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Theresa May's male communications chief paid £15k more than female predecessor

Theresa May’s male communications chief is being paid £15,000 more than the woman he replaced, despite the Prime Minister’s pledge to close the gender pay gap.

Former BBC journalist Robbie Gibb is one of the highest paid special advisers in Government on £140,000 per year, while Ms May’s former spin doctor Katie Perrior earned £125,000 a year for doing the same job, according to newly-released Government transparency data.

The Prime Minister has previously spoken out against the gender pay gap and urged millions of small firms to start publishing gender pay data amid fears that progress on tackling pay disparity was too slow.

She also waded into a high-profile row over discrepancies in the pay of the BBC’s biggest stars, where two thirds of people earning more than £150,000 were male.

At a Westminster briefing, Ms May’s official spokesman would not be drawn on questions about why Mr Gibb was paid thousands of pounds more than Ms Perrior, who resigned as director of communications when her boss called the snap election in June.

Later, a Downing Street spokesperson said salary decisions were based on experience and pointed to official figures showing that women across the civil service were paid 1.6 per cent more on average than men.

Asked about the case, a Downing Street spokesperson said: “We strive to pay at appropriate levels which is based on a number of factors, including the candidates previous experience.”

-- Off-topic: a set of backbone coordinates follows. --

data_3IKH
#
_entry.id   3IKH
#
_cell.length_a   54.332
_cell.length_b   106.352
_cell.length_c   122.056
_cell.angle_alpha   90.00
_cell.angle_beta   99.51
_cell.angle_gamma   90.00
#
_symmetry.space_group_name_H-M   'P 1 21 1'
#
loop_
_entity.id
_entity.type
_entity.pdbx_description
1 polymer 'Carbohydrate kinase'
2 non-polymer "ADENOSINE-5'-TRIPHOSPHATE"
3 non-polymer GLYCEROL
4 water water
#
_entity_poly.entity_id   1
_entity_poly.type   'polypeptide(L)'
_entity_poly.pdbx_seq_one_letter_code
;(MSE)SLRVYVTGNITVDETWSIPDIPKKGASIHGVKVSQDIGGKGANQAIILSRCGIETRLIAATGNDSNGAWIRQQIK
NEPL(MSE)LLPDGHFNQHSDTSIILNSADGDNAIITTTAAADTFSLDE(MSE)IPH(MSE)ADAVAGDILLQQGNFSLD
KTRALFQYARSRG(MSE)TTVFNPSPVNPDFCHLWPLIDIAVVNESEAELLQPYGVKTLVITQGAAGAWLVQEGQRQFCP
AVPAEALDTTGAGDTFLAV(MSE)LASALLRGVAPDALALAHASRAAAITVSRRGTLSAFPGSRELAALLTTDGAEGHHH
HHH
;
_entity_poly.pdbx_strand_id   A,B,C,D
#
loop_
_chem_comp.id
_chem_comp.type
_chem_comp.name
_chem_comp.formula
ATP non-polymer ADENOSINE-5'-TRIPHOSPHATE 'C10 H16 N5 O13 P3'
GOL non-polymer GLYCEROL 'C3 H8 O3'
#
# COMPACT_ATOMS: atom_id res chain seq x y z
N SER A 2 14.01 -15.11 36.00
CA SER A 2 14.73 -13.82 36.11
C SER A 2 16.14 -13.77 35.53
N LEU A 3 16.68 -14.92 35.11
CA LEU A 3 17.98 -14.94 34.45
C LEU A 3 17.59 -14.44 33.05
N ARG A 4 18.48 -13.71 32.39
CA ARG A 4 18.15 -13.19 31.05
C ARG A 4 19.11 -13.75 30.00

The figures were revealed in government records detailing the £9m pay bill over 2016/17 for special advisers – known as “spads” – who are taxpayer-funded political appointees that advise specific ministers or government departments.

Ms May’s chief of staff Gavin Barwell, a former Tory MP, also takes home £140,000 – roughly twice the pay packet of a backbench MP – which matches the salaries of the PM’s former joint chiefs of staffs Nick Timothy and Fiona Hill.

The pair quit in June amid a Conservative backlash over their role in the election campaign, which left Ms May without a Commons majority, forcing her to do a deal with Democratic Unionist Party to prop up her minority government.

Of the 88 spads currently employed, 25 earn the same or more than an MP, whose base salary is around £74,000.

The total pay bill for spads in administrations led by David Cameron and subsequently Ms May between April 2016 and April 2017 was £7.3m, while golden goodbye payments for £1.5m were paid to outgoing advisers.

Under Labour in 2009-2010, the pay bill for ministerial advisers was £6.8m, with 71 on the government payroll.

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